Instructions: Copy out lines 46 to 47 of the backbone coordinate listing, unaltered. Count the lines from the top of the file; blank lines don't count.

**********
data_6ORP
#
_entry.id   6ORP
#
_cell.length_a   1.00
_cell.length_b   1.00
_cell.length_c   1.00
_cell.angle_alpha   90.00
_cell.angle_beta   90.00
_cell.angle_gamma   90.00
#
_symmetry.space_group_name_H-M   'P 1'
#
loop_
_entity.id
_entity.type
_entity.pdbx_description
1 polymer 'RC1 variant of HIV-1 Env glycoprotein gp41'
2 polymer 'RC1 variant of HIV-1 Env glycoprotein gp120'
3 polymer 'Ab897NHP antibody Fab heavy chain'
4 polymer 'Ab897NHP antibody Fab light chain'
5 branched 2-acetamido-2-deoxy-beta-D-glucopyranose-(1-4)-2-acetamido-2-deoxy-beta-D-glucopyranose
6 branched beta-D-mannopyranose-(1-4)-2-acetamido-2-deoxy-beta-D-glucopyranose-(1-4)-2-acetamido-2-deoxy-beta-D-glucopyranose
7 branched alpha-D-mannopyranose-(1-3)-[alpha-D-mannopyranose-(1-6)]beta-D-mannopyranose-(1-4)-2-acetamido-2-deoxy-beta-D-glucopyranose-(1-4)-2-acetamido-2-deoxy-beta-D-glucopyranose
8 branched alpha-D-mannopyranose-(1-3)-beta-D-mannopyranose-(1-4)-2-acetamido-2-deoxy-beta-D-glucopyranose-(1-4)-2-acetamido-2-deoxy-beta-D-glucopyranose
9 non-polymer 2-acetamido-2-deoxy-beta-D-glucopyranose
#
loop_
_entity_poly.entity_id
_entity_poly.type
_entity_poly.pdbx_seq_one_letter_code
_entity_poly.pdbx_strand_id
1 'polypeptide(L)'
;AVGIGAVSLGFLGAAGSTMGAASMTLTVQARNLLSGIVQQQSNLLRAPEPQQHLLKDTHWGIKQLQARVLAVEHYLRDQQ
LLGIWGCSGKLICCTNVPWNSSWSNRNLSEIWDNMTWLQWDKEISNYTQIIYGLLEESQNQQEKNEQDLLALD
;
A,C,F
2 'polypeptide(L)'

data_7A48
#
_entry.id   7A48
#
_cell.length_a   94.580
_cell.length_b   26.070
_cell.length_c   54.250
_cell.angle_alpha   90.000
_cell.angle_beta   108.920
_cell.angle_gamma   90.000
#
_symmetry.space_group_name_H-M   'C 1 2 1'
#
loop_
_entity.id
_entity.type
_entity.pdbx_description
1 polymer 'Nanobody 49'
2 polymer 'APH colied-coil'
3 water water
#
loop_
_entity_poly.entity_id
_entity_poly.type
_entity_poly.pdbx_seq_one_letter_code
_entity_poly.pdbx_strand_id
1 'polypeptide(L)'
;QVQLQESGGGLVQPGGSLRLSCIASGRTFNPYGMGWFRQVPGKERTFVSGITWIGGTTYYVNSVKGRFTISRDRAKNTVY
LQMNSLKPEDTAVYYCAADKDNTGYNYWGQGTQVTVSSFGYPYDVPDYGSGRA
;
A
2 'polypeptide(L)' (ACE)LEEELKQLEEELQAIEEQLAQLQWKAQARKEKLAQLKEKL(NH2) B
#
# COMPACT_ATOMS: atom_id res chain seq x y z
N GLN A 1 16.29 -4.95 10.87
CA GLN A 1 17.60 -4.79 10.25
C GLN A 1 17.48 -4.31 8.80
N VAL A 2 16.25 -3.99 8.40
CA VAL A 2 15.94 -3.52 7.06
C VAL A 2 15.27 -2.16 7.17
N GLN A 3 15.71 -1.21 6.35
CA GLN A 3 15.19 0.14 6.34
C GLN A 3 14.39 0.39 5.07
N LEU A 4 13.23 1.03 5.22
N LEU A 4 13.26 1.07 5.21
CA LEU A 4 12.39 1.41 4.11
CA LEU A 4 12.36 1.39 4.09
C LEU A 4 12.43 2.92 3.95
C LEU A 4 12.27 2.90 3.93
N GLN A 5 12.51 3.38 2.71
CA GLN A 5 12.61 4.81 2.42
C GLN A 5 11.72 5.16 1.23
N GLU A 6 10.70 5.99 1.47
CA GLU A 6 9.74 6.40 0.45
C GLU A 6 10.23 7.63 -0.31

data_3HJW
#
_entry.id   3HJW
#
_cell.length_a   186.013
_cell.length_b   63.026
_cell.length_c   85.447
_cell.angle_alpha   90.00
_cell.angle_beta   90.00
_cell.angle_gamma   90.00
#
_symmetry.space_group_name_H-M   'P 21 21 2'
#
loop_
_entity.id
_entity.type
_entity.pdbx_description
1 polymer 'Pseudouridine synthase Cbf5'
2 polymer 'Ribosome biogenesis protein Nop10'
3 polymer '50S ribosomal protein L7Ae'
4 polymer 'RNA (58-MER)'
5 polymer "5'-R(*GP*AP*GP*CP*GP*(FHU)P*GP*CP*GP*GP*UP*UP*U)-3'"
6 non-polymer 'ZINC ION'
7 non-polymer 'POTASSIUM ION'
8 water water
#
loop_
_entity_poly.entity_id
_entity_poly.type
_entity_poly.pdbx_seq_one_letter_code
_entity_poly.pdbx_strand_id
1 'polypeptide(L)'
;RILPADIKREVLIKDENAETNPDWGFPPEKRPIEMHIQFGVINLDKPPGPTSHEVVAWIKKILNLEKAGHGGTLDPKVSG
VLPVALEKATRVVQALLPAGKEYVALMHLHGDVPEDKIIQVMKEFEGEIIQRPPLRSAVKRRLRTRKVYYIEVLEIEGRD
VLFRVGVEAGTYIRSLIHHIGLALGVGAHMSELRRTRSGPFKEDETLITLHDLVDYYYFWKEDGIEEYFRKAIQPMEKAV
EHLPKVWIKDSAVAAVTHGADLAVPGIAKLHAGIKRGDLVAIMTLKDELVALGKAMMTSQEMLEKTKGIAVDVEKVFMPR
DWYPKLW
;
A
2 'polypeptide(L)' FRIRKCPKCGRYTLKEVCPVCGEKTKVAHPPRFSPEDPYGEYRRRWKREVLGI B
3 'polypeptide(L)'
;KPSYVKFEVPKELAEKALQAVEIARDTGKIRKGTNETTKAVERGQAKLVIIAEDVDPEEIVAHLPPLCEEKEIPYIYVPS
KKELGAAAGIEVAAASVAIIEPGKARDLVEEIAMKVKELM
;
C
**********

_cell.angle_alpha   90.000
_cell.angle_beta   108.920